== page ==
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Journal of Environmental Quality Abstract - Surface Water Quality

Fertilizer Source Effect on Ground and Surface Water Quality in Drainage from Turfgrass


This article in JEQ

  1. Vol. 33 No. 2, p. 645-655
    Received: Mar 12, 2003

    * Corresponding author(s): zme2@cornell.edu
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  1. Zachary M. Easton * and
  2. A. Martin Petrovic
  1. Department of Horticulture, Cornell University, Ithaca, NY 14853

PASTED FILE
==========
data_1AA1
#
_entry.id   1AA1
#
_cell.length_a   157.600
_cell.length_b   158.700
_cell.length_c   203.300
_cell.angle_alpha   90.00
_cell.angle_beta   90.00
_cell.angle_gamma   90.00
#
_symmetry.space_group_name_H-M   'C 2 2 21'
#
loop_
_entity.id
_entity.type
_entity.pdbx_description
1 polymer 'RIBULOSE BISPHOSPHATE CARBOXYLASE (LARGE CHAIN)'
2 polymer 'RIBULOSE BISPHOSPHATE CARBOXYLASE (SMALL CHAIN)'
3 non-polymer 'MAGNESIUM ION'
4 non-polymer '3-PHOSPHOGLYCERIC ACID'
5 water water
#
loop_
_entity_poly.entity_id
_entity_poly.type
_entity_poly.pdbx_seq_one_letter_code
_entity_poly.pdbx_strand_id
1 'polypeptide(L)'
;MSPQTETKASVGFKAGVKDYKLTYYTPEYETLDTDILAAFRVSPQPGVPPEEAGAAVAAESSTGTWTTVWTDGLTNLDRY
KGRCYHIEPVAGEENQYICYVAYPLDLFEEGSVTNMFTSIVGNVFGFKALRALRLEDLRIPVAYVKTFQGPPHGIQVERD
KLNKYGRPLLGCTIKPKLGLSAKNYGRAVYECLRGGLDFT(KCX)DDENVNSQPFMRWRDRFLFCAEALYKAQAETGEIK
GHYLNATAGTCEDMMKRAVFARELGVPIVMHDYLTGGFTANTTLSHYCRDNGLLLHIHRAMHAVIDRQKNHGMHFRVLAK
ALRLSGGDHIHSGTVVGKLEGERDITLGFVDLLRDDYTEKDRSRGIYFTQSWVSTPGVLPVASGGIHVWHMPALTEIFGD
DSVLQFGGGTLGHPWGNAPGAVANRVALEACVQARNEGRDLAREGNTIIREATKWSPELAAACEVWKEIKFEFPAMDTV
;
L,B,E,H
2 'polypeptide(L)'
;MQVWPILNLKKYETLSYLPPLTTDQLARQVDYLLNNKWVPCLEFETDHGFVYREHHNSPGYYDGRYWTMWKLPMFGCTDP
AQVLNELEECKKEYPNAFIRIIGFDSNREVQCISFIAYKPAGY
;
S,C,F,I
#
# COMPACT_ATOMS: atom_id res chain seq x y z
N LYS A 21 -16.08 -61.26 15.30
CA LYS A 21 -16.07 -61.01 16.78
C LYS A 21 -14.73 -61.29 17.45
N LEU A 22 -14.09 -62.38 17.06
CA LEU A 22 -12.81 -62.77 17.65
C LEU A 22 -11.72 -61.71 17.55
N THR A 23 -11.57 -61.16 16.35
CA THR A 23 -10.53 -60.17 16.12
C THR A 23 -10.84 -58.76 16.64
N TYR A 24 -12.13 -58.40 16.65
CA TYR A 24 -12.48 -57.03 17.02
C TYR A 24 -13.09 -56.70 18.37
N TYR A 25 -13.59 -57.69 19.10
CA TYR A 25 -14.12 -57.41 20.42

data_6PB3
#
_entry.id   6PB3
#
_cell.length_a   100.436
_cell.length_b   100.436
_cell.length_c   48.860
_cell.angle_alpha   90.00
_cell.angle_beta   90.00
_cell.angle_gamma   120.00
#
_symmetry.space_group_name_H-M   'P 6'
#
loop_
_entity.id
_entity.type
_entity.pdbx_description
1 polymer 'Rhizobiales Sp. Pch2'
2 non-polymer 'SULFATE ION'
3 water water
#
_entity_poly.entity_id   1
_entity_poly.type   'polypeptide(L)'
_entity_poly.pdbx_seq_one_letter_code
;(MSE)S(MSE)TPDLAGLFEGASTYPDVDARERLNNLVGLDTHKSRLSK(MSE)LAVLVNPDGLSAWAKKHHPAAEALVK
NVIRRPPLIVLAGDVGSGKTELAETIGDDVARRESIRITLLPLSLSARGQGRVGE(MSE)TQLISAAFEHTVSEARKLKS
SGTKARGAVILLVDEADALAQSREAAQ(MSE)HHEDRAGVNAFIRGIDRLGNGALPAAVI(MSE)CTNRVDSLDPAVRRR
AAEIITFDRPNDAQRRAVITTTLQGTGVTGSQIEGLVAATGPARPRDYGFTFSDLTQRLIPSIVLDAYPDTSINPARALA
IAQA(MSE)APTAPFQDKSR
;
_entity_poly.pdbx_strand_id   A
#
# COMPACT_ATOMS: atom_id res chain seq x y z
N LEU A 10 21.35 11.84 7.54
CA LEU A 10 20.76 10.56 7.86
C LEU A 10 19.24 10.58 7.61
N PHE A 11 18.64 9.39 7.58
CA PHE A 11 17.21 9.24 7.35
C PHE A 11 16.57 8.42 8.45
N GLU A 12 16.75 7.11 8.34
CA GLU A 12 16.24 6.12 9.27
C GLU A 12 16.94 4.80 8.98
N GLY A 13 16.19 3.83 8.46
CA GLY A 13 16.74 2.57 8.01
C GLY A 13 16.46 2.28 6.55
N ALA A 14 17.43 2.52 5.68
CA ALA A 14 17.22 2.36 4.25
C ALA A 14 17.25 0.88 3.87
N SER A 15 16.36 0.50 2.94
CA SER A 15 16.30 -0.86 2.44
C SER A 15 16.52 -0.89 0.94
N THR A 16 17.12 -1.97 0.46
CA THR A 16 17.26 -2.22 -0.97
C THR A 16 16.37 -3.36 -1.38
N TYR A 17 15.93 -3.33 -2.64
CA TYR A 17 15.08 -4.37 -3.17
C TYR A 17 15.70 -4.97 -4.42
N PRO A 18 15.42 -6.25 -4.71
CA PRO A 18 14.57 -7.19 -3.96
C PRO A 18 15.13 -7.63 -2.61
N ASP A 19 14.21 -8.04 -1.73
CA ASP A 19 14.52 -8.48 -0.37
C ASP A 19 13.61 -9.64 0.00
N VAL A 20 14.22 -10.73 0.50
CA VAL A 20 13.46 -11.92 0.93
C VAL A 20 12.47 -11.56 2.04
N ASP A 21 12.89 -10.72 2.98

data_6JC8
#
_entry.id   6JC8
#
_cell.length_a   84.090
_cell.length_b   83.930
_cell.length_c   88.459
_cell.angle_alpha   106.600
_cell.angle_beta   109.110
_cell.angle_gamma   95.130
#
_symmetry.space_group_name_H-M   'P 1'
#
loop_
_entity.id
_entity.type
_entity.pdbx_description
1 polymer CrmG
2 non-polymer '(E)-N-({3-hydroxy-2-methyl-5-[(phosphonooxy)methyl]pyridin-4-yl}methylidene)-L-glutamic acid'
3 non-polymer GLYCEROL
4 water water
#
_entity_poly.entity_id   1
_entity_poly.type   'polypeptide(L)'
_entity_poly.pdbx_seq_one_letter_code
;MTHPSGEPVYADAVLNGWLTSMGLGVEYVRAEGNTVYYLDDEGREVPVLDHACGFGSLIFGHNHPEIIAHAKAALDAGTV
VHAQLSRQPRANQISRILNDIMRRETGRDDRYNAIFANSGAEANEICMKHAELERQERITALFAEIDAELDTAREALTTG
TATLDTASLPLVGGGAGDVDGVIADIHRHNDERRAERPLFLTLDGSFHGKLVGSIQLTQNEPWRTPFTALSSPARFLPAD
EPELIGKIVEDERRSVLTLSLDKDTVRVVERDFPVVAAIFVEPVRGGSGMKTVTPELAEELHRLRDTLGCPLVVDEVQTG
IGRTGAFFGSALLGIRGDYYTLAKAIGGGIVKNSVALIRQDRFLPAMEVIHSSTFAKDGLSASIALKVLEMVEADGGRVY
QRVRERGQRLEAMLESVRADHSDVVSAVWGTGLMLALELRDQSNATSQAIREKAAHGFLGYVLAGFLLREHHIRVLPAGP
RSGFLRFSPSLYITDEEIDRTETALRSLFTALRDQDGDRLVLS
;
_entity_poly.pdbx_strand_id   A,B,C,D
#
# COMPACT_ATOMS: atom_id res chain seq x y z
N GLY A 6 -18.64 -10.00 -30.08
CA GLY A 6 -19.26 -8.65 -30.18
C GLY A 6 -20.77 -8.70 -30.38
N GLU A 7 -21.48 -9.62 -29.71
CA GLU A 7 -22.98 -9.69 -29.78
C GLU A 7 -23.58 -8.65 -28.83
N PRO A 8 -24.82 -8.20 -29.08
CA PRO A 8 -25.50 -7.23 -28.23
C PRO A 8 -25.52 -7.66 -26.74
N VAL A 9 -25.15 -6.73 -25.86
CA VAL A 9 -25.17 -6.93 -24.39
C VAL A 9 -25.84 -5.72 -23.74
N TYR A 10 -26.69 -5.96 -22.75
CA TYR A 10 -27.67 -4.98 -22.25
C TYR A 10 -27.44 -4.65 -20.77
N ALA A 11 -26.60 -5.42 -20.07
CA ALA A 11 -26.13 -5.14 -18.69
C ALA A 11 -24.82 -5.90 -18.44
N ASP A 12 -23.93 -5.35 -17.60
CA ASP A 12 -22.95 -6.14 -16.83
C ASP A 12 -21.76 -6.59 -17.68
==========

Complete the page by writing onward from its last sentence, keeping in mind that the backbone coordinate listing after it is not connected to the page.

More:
Nutrients in surface and ground water can affect human and aquatic organisms that rely on water for consumption and habitat. A mass-balance field study was conducted over two years (July 2000–May 2001) to determine the effect of nutrient source on turfgrass runoff and leachate. Treatments were arranged in an incomplete randomized block design on a slope of 7 to 9% of Arkport sandy loam (coarse-loamy, mixed, active, mesic Lamellic Hapludalf) and seeded with Kentucky bluegrass (Poa pratensis L.) and perennial ryegrass (Lolium perenne L.). Three natural organic (dairy and swine compost and a biosolid) and two synthetic organic nutrient sources (readily available urea and controlled-release N source sulfur-coated urea) were applied at rates of 50 and 100 kg N ha−1 per application (200 kg ha−1 yr−1). Runoff water collected from 33 storms and composite monthly leachate samples collected with ion exchange resins were analyzed for nitrate (NO 3–N), phosphate (PO3− 4–P), and ammonium (NH+ 4–N). Nutrient concentrations and losses in both runoff and leachate were highest for the 20-wk period following turfgrass seeding. The NO 3–N and NH+ 4–N losses declined significantly once turfgrass cover was established, but PO3− 4–P levels increased in Year 2. Turf's ability to reduce nutrient runoff and leachate was related to overall plant growth and shoot density. The use of natural organics resulted in greater P loss on a percent applied P basis, while the more soluble synthetic organics resulted in greater N loss.

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